Perinatal regionalization and neonatal mortality in North Carolina, 1968-1994

Am J Obstet Gynecol. 2001 May;184(6):1302-7. doi: 10.1067/mob.2001.114484.


Objective: Our purpose was to analyze trends across time in the regionalization of low-birth-weight births and time trends for the association between regionalization and decreased neonatal mortality.

Study design: Data on 69,452 neonates with birth weights of 500 to 2000 g were obtained from electronic files of birth certificates. Hospitals' perinatal services were classified as level 1, 2, or 3 (level 3 refers to tertiary referral centers).

Results: The likelihood of birth outside level 3 hospitals decreased from 1968 to 1994, with an average annual decrease of 24% for infants weighing 500 to 1500 g and 20% for infants weighing 1501 to 2000 g. After 1974, birth in a hospital with level 3 services was associated with a lower risk of dying. The strength of this association increased in the 1990s.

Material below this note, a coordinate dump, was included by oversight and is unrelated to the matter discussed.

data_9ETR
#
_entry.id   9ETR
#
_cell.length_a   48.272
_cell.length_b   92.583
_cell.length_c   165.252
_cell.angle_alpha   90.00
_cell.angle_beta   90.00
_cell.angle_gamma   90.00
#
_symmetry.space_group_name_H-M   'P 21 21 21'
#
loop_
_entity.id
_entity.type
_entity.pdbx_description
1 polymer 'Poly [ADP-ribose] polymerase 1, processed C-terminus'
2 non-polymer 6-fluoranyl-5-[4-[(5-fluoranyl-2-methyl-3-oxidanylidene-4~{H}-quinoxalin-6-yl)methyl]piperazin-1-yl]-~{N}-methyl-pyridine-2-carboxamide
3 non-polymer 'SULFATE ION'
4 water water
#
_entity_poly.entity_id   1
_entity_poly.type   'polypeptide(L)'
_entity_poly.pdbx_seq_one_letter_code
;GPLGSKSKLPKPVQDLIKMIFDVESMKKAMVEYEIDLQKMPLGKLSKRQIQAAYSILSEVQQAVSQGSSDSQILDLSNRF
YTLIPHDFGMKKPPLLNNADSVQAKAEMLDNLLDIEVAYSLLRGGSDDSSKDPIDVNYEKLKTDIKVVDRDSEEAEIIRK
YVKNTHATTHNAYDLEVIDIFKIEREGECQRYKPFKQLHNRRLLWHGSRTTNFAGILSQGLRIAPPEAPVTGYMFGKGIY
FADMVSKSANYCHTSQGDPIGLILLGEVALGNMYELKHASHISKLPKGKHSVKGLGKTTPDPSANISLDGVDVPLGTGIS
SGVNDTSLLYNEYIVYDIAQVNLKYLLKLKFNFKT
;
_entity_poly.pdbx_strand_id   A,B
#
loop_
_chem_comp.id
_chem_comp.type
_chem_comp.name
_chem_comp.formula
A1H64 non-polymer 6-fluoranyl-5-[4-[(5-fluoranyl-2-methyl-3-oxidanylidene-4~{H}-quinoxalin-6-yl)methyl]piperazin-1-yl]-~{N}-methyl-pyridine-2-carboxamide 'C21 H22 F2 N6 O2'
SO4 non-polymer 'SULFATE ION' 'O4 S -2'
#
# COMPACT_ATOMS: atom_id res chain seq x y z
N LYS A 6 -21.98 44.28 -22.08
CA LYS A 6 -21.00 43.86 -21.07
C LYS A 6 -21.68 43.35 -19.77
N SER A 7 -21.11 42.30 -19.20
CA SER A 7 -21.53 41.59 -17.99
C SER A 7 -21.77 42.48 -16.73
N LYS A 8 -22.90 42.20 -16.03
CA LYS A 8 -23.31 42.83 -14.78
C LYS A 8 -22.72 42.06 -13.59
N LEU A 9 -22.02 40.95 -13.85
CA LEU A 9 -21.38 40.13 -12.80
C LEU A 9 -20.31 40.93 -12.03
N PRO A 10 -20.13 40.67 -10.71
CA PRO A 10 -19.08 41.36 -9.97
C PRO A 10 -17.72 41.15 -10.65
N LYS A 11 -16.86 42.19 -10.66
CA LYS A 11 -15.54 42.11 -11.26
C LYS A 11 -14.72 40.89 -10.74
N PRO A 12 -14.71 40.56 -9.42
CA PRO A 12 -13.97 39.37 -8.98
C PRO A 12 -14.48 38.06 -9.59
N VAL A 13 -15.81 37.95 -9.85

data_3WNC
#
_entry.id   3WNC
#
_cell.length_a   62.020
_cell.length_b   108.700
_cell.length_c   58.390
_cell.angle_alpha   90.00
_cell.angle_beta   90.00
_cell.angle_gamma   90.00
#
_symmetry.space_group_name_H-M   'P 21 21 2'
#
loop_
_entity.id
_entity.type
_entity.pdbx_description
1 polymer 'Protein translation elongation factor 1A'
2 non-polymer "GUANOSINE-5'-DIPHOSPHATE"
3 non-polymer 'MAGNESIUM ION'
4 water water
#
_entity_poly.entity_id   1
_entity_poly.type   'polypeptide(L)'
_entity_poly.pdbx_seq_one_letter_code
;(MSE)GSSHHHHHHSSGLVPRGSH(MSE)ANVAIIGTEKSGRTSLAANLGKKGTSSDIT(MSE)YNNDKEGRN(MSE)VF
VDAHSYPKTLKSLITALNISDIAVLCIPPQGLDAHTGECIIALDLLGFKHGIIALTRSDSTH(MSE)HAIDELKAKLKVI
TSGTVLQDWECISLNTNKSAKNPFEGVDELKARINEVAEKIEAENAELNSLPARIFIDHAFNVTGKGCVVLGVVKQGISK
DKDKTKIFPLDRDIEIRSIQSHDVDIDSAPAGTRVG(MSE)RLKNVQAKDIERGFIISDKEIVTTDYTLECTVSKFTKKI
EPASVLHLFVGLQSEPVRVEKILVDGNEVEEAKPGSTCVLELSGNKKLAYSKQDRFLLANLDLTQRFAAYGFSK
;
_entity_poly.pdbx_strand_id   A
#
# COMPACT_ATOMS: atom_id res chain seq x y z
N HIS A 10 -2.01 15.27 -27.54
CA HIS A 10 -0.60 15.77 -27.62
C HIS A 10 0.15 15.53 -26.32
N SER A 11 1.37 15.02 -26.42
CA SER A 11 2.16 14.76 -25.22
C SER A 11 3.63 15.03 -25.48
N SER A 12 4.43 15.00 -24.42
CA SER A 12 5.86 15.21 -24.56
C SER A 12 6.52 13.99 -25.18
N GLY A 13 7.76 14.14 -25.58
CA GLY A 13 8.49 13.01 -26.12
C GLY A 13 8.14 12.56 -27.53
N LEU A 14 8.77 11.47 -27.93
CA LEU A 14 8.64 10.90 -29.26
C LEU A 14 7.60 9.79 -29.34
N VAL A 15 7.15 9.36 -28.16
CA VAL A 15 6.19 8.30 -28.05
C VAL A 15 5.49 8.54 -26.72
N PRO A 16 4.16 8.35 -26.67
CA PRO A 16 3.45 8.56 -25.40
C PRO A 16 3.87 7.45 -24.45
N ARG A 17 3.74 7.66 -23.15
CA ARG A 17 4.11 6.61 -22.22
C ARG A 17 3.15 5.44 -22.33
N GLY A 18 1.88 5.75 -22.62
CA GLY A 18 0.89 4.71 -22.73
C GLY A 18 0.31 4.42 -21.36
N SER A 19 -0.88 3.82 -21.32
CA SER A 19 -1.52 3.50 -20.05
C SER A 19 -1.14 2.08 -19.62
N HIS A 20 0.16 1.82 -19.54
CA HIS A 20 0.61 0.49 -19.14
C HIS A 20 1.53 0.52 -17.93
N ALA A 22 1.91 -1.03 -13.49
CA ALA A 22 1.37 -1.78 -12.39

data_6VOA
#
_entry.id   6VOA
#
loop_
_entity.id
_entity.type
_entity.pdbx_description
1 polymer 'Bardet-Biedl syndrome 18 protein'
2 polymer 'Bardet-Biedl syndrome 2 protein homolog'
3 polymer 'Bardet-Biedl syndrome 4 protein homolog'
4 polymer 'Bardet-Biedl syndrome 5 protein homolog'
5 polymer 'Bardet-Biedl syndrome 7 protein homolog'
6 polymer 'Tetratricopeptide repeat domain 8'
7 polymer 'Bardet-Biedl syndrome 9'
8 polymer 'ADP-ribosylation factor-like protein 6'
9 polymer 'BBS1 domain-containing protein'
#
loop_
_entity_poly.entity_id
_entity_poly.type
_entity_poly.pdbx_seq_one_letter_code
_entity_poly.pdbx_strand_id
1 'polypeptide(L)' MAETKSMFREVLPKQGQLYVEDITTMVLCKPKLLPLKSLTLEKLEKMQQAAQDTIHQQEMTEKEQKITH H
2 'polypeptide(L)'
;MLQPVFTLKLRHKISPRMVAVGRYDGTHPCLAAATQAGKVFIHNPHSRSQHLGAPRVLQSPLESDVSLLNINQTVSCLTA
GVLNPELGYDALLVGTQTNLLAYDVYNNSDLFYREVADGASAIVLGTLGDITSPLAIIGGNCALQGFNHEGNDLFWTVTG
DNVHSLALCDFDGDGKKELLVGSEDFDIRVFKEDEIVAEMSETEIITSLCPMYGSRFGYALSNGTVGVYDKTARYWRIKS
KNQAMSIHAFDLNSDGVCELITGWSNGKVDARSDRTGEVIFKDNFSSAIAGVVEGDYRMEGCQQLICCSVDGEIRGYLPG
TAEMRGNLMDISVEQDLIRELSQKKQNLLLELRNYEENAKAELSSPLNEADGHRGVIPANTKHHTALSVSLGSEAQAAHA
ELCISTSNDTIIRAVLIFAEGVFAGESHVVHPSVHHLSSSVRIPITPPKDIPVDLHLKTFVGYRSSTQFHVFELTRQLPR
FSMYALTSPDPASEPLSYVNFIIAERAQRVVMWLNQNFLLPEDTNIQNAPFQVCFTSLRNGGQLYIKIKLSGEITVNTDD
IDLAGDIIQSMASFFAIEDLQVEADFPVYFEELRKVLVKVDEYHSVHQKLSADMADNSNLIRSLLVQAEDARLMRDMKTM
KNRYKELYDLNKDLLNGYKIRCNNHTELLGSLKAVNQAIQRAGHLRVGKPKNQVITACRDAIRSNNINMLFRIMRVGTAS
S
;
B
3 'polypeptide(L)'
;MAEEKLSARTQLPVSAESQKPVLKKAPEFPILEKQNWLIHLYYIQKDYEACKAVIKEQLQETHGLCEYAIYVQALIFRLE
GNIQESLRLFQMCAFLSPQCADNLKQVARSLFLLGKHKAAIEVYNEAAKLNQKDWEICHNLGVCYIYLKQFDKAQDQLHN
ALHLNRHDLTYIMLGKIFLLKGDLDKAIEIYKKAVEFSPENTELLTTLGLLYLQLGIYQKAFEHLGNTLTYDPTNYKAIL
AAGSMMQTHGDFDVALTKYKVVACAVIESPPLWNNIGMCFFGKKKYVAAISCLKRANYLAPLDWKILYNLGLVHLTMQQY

Conclusions: In North Carolina the proportion of infants weighing <2000 g born outside a hospital with level 3 neonatal services declined from 1974 through 1994. After 1974, birth in a hospital with level 3 neonatal services was associated with lower neonatal mortality.

MeSH terms

  • Female
  • Hospitals
  • Humans
  • Infant Mortality*
  • Infant, Low Birth Weight
  • Infant, Newborn
  • Intensive Care, Neonatal
  • Labor, Obstetric
  • North Carolina
  • Perinatal Care* / trends
  • Pregnancy
  • Regional Medical Programs*
  • Risk Factors